D.C. neighbors await news of correspondent

Brother on Fox reporter: `You can't keep him away from this stuff'

August 24, 2006|By Nick Madigan and Jonathan Rockoff | Nick Madigan and Jonathan Rockoff,Sun reporters

Steve Centanni's neighbors are worried about him.

Shortly after the Fox News correspondent's abduction in Gaza Aug. 14, a sign went up in the lobby of his 200-unit apartment building in Washington asking residents to pray for his safe return.

"He's very popular, a very nice fellow," longtime tenant Jim Cooley said last night, adding that, unlike some of his neighbors, Centanni always took the trouble to say hello to everyone.

They all recognized the veteran reporter, Cooley said, when his photo appeared on TV with news of his kidnapping.

Centanni, 60, and his cameraman, Olaf Wiig, 36, remain in the hands of their abductors, who yesterday released a videotape of the pair and a statement that their freedom depends on the United States' freeing all Muslim prisoners in its custody.

Reached at his home in San Jose, Calif., Ken Centanni, one of the reporter's six siblings, said he was still trying to formulate a response to the barrage of media inquiries he has received since the kidnappers' demand was made public.

In the meantime, he declined to respond to questions.

But in an interview he gave a few days ago to the Mercury News in his hometown, Ken Centanni said that covering stories like the unrest in the Middle East is his brother's passion.

"This is what he is all about," Ken Centanni said. "You can't keep him away from this stuff."

Another brother, Nicholas Centanni, said in the same Mercury News article that when Steve Centanni left for his first assignment in Israel, he was excited: "He thought this would be a safer place than going to Iraq."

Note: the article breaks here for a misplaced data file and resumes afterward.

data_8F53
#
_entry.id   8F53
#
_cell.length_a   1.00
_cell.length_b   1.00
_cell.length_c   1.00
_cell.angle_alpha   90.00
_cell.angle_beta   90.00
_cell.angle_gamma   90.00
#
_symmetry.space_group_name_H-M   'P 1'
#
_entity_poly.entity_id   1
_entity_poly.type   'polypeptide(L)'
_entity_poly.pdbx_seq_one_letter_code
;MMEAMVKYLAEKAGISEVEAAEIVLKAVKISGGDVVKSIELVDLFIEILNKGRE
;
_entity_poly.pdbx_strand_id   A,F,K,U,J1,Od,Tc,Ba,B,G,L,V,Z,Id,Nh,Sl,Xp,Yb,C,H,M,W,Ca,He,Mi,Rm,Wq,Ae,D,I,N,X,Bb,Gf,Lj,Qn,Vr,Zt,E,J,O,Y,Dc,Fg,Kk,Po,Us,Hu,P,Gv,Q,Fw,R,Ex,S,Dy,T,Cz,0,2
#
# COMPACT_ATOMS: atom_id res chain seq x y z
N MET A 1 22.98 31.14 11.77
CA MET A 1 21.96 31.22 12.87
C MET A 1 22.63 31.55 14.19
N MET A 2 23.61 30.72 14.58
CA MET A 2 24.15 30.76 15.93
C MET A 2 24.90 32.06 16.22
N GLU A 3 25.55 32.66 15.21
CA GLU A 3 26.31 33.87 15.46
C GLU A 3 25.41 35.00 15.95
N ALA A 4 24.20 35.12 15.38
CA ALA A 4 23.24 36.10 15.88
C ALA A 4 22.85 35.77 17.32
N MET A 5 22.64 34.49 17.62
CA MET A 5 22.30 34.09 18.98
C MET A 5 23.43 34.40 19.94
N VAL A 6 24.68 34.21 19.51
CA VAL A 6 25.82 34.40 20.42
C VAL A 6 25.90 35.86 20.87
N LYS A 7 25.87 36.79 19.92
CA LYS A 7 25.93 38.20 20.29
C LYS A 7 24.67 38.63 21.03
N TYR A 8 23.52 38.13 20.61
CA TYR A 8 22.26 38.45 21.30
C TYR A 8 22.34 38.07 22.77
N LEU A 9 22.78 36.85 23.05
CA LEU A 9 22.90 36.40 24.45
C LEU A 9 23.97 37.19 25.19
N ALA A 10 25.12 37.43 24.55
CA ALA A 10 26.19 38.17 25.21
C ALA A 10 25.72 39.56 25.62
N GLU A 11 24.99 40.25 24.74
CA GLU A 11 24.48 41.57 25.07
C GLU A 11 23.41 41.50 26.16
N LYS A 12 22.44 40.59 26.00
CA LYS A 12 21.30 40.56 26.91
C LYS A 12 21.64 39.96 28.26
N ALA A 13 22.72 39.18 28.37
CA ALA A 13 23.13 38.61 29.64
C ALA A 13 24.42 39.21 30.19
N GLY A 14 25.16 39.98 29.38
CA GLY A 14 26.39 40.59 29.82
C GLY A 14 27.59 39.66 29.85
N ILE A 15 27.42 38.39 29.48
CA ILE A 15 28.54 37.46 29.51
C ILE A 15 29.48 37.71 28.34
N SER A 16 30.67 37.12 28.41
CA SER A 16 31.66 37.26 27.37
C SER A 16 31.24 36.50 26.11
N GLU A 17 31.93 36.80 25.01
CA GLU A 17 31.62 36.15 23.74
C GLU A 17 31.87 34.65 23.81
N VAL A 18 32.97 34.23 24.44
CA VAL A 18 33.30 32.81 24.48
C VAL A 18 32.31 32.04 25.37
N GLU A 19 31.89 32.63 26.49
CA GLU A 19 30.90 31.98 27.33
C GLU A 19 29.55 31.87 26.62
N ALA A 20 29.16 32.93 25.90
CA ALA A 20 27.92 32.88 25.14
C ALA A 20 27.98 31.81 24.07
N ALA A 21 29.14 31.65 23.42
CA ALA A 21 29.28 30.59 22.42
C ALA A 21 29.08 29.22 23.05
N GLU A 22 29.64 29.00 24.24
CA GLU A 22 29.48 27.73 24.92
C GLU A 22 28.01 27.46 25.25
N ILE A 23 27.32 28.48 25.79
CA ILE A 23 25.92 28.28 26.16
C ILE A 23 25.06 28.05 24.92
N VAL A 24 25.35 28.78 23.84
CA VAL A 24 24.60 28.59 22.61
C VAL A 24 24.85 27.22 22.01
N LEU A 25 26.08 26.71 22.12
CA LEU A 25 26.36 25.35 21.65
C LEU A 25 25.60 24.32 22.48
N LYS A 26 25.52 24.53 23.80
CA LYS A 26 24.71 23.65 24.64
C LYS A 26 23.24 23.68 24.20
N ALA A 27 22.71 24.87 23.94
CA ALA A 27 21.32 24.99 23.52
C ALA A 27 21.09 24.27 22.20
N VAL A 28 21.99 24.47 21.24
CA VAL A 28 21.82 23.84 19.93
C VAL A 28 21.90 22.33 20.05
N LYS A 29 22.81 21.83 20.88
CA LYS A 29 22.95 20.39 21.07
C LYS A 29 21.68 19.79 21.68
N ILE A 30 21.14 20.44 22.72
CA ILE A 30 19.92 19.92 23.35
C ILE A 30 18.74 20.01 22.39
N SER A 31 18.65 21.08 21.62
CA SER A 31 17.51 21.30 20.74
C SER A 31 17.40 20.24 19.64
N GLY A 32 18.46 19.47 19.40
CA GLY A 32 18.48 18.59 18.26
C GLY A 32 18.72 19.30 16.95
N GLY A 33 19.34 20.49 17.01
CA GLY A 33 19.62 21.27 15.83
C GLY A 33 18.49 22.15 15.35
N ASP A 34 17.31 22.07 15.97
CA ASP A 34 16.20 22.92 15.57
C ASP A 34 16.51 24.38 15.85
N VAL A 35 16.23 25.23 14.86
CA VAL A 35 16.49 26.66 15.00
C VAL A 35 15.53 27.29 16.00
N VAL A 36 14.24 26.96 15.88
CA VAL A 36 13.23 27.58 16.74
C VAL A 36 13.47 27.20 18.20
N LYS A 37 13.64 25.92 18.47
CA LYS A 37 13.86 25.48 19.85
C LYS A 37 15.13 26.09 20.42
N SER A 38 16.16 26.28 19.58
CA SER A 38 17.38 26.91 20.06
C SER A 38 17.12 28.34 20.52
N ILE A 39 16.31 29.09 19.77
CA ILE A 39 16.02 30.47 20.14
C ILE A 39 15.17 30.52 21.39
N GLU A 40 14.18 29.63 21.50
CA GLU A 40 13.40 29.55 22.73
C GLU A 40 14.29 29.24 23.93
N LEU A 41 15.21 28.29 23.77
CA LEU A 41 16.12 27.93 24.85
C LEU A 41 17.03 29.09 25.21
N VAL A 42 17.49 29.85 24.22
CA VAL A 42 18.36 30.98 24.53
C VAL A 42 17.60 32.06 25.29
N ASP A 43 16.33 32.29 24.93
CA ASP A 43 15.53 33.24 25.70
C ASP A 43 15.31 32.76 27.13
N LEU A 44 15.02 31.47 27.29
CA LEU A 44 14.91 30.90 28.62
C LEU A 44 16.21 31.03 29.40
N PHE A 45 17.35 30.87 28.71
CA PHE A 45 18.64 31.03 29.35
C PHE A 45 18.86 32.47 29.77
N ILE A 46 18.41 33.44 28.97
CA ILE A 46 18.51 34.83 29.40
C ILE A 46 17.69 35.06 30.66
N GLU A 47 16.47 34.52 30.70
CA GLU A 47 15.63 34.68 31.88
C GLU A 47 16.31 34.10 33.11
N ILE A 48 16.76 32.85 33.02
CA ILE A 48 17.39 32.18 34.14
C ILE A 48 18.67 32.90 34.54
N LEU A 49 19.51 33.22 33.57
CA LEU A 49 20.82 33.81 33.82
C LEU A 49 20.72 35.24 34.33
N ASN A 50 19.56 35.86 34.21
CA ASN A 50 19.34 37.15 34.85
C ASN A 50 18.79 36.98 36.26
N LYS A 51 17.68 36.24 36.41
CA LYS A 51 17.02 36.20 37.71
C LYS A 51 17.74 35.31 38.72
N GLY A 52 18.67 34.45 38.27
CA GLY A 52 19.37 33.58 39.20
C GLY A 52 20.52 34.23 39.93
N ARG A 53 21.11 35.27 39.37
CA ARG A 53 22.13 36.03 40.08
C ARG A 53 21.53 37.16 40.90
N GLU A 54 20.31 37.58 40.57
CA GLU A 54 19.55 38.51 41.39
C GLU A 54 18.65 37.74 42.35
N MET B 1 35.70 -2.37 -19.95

In Iraq, Centanni, who has been with the Fox News Channel since 1996, was the first television correspondent to report from the building where Saddam Hussein's sons, Uday and Qusay Hussein, were killed after a gun battle with soldiers from the 101st Airborne Division in July 2003, the Fox News Web site says.

Centanni was the first to report that the United States had captured two oil terminals off Iraq's coast, preventing them from being blown up by the Iraqis, the site says. He also reported from Afghanistan and on hostilities between Pakistani and Indian troops in Kashmir.

Along the way, Centanni gathered a few fans. Jed Babbin, a contributing editor at The American Spectator and a former deputy undersecretary of defense in the first President George Bush's administration, expressed his admiration for Centanni in a column on National Review's Web site in March 2003:

"It's time for me to admit something. I'd give significant parts of my anatomy to change places with a young guy named Steve Centanni. He's a Fox News reporter embedded with the Navy SEALs, running up and down Iraq with some of the smartest, toughest and most skilled adrenaline junkies in the history of warfare."

Wiig, the freelance cameraman, is a native of New Zealand. His personal Web site says he lives in Sussex, England, and is based in London.

He has worked on TV documentaries in Britain and New Zealand, as well as on television commercials. A decade ago, he was technical director of a children's TV channel in New Zealand.

Anita McNaught, Wiig's wife, who is also a television journalist, joined Palestinian journalists last week in appealing for the men's release, the Los Angeles Times reported.

nick.madigan@baltsun.com jonathan.rockoff@baltsun.com

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